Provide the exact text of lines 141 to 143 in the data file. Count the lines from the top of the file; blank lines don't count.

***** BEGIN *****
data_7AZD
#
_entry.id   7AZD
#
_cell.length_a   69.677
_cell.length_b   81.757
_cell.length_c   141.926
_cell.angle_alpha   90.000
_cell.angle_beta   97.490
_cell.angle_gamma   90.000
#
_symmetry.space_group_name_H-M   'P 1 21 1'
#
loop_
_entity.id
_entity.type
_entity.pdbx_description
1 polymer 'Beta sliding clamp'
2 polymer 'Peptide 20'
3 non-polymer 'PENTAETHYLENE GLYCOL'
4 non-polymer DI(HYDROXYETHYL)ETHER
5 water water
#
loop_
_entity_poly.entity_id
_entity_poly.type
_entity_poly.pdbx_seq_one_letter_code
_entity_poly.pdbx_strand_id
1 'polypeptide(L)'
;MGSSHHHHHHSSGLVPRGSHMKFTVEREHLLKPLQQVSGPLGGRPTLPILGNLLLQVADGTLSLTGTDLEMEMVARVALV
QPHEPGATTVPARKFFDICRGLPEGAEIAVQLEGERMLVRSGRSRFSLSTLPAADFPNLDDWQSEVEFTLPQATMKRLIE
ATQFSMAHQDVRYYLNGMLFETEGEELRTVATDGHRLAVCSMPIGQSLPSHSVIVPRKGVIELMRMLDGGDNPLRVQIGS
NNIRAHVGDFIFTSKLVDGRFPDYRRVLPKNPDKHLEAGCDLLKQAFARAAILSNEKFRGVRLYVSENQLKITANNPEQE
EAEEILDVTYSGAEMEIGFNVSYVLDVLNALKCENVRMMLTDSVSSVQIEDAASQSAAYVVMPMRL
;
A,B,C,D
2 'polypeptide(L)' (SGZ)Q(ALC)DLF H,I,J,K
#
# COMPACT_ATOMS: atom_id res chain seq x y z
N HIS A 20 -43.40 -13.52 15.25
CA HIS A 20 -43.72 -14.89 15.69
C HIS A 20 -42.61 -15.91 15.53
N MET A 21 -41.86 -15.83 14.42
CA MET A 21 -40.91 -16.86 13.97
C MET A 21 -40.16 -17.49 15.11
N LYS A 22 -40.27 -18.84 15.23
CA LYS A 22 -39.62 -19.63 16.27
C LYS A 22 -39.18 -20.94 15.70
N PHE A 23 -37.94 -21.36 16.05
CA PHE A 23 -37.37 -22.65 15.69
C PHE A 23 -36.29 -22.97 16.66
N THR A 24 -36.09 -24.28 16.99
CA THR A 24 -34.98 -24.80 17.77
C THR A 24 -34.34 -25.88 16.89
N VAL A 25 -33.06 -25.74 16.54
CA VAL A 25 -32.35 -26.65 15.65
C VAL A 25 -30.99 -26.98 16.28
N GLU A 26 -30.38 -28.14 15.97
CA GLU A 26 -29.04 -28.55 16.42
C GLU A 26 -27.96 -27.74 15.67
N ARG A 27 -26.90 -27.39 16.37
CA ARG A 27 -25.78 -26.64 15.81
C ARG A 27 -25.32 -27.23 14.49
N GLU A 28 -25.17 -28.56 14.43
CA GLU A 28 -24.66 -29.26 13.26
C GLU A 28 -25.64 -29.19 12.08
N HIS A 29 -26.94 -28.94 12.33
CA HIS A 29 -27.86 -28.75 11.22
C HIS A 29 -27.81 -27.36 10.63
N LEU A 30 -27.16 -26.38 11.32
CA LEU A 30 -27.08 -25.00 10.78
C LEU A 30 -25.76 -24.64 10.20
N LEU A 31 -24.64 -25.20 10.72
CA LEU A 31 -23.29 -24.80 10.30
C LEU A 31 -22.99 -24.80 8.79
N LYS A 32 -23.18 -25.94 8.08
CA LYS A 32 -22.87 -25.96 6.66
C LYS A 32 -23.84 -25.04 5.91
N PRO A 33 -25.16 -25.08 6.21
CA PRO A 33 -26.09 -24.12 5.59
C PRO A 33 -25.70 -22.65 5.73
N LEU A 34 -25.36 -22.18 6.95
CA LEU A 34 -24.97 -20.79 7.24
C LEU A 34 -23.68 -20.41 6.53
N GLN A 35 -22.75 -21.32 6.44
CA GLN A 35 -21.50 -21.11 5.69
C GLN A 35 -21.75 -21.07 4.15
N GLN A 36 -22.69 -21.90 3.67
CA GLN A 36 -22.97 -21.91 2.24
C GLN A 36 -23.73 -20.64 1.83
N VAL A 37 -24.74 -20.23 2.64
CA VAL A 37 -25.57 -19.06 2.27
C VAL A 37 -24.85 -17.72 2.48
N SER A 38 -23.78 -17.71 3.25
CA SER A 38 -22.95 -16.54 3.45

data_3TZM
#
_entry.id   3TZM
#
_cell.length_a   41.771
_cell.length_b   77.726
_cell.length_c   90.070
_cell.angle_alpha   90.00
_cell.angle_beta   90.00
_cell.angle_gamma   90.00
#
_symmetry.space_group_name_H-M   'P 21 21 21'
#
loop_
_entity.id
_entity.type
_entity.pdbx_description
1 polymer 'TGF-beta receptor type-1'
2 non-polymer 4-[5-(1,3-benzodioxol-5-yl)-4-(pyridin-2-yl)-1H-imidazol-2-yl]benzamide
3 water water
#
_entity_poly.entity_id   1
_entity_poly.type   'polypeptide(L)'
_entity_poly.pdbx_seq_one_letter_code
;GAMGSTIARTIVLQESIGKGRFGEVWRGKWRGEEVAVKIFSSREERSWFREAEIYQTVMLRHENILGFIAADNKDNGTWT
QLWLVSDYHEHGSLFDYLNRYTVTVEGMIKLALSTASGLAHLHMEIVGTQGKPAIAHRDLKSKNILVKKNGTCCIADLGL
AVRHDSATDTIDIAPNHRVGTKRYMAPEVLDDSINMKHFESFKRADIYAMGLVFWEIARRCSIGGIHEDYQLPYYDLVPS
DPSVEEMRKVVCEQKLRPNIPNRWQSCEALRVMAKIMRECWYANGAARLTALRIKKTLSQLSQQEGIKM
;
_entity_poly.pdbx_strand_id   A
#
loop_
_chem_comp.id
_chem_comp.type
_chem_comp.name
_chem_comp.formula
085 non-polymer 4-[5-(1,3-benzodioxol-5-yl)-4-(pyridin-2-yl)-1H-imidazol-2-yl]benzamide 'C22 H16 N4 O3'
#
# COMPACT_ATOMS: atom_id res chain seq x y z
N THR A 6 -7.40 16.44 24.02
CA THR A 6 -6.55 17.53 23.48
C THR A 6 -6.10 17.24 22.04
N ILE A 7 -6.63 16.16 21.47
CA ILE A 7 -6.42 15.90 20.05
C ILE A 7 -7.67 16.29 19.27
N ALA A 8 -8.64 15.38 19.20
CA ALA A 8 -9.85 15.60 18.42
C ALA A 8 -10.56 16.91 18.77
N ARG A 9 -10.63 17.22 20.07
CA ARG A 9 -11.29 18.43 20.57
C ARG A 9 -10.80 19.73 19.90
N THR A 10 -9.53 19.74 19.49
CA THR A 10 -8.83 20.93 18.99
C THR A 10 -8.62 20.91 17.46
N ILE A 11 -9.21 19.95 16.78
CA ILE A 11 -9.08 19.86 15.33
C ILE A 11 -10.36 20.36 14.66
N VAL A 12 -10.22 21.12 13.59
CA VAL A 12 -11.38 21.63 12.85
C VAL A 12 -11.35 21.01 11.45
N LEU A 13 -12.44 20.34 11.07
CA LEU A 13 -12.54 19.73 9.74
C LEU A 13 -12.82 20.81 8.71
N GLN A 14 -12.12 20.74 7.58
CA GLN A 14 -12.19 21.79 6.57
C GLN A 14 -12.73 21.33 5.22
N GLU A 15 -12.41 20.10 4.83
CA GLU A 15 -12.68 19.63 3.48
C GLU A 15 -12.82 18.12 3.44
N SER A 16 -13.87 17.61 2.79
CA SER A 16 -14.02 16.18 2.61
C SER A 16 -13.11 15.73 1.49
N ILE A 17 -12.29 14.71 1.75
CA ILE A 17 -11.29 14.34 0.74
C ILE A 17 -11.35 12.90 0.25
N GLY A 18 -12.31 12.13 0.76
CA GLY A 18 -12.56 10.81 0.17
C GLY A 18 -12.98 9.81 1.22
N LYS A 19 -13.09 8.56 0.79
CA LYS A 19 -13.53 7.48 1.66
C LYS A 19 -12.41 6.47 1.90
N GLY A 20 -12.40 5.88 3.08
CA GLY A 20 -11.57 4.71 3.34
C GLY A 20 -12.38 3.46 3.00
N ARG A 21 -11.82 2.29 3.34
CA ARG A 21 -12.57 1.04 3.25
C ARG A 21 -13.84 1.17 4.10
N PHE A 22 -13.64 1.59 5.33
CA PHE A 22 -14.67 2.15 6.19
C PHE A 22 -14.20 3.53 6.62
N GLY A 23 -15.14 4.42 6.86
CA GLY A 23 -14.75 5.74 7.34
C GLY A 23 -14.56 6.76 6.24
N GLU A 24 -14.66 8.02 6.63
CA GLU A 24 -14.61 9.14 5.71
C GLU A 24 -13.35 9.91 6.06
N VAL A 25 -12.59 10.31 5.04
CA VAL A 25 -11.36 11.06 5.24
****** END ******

N ALA A 8 -8.64 15.38 19.20
CA ALA A 8 -9.85 15.60 18.42
C ALA A 8 -10.56 16.91 18.77